The Ambassador in France (Bullitt) to the Secretary of State
[Received July 7—4:15 a.m.]
17. Your 683, 29th. I presume you refer to facilities granted me at Paris. German authorities permitted freedom of movement in the Paris area for me and my staff. There is local telephone and postal service but at time of my departure86 there was no long distance or telegraph service and no mail service outside the occupied territory. The Minister in charge of the reopened German Embassy informed me that he would accept for transmission via Berlin a limited number of clear telegrams but that courier service could not be permitted. The German Embassy requested that we communicate with the German authorities through its medium. The German Embassy also agreed to accept letters to our Embassy in Berlin containing whereabouts and welfare telegrams for transmission to the Department. A number of such letters were handed the German Embassy but we do not know whether they were ever received by our Embassy in Berlin.
Every facility was granted to communicate American citizens in the Paris region. By and large American property has been respected and our citizens not molested. The Embassy has issued approximately 700 certificates which have been affixed to business and residential properties owned or controlled by our nationals. As far as we are able to ascertain these have been respected by the German [Page 447]military. Several American organizations such as the American hospital, the American church, the American Red Cross, et cetera, continue to function and a small number of American business organizations are resuming activity.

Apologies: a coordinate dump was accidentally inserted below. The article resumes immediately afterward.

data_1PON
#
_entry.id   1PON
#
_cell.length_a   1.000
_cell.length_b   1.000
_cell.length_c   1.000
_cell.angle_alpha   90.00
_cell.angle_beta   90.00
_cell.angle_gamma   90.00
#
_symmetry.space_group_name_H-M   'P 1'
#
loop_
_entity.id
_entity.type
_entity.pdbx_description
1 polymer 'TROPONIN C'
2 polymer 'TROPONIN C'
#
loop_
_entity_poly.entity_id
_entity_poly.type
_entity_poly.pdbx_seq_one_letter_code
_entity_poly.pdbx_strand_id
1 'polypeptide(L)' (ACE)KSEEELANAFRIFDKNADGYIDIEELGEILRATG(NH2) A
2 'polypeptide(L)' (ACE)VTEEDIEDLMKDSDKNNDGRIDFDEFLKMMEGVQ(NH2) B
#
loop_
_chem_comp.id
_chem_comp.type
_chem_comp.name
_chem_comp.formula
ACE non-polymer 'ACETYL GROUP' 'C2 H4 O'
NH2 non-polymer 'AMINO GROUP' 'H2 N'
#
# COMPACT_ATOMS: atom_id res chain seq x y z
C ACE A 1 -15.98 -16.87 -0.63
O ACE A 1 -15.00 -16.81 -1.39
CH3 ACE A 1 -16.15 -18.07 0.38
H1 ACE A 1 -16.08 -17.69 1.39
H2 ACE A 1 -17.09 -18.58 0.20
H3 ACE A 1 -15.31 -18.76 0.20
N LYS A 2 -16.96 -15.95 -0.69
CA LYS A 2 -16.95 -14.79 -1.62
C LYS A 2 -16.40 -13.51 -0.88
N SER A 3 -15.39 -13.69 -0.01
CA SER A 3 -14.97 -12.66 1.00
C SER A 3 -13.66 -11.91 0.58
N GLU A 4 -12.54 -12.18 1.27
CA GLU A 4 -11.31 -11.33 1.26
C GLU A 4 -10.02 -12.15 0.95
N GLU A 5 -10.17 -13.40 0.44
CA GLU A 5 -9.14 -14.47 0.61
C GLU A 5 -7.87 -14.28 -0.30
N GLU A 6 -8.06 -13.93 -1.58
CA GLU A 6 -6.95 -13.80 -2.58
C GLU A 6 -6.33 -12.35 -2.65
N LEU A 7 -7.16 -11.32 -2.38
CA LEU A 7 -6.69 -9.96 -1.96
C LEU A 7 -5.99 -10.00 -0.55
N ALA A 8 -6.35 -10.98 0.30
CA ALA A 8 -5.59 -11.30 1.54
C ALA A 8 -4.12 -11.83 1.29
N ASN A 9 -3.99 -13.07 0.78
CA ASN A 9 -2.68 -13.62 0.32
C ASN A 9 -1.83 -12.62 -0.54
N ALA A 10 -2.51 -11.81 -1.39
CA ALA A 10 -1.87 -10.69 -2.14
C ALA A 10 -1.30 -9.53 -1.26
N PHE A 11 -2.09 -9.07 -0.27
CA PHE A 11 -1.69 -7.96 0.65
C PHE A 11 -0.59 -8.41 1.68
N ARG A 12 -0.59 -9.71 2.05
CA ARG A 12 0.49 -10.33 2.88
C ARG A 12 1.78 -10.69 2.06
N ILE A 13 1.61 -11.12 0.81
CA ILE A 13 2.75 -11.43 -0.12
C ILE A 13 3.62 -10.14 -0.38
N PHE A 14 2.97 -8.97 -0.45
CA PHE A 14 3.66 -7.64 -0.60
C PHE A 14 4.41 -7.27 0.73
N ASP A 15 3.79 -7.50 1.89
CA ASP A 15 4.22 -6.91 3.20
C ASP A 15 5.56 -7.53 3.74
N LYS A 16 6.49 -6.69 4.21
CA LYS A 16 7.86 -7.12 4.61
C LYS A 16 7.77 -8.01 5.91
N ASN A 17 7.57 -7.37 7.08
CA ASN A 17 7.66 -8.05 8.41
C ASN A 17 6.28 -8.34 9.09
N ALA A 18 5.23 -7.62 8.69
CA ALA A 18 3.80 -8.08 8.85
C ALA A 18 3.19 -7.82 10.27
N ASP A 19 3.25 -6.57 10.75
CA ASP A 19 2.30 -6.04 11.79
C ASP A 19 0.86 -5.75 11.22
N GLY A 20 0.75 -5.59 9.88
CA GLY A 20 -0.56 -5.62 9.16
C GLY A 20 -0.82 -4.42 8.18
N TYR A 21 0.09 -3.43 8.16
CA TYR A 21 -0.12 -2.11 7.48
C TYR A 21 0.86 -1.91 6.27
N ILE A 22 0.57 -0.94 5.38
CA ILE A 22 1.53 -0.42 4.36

- Mr. Bullitt left Paris June 29 to visit the American Embassy near the French Government in the vicinity of Clermont-Ferrand. Soon after, he crossed border into Spain and on July 16 left Lisbon, Portugal, by clipper for Washington for consultation with Department. He remained in the United States, submitting his resignation November 7, which was not accepted until January 7, 1941.↩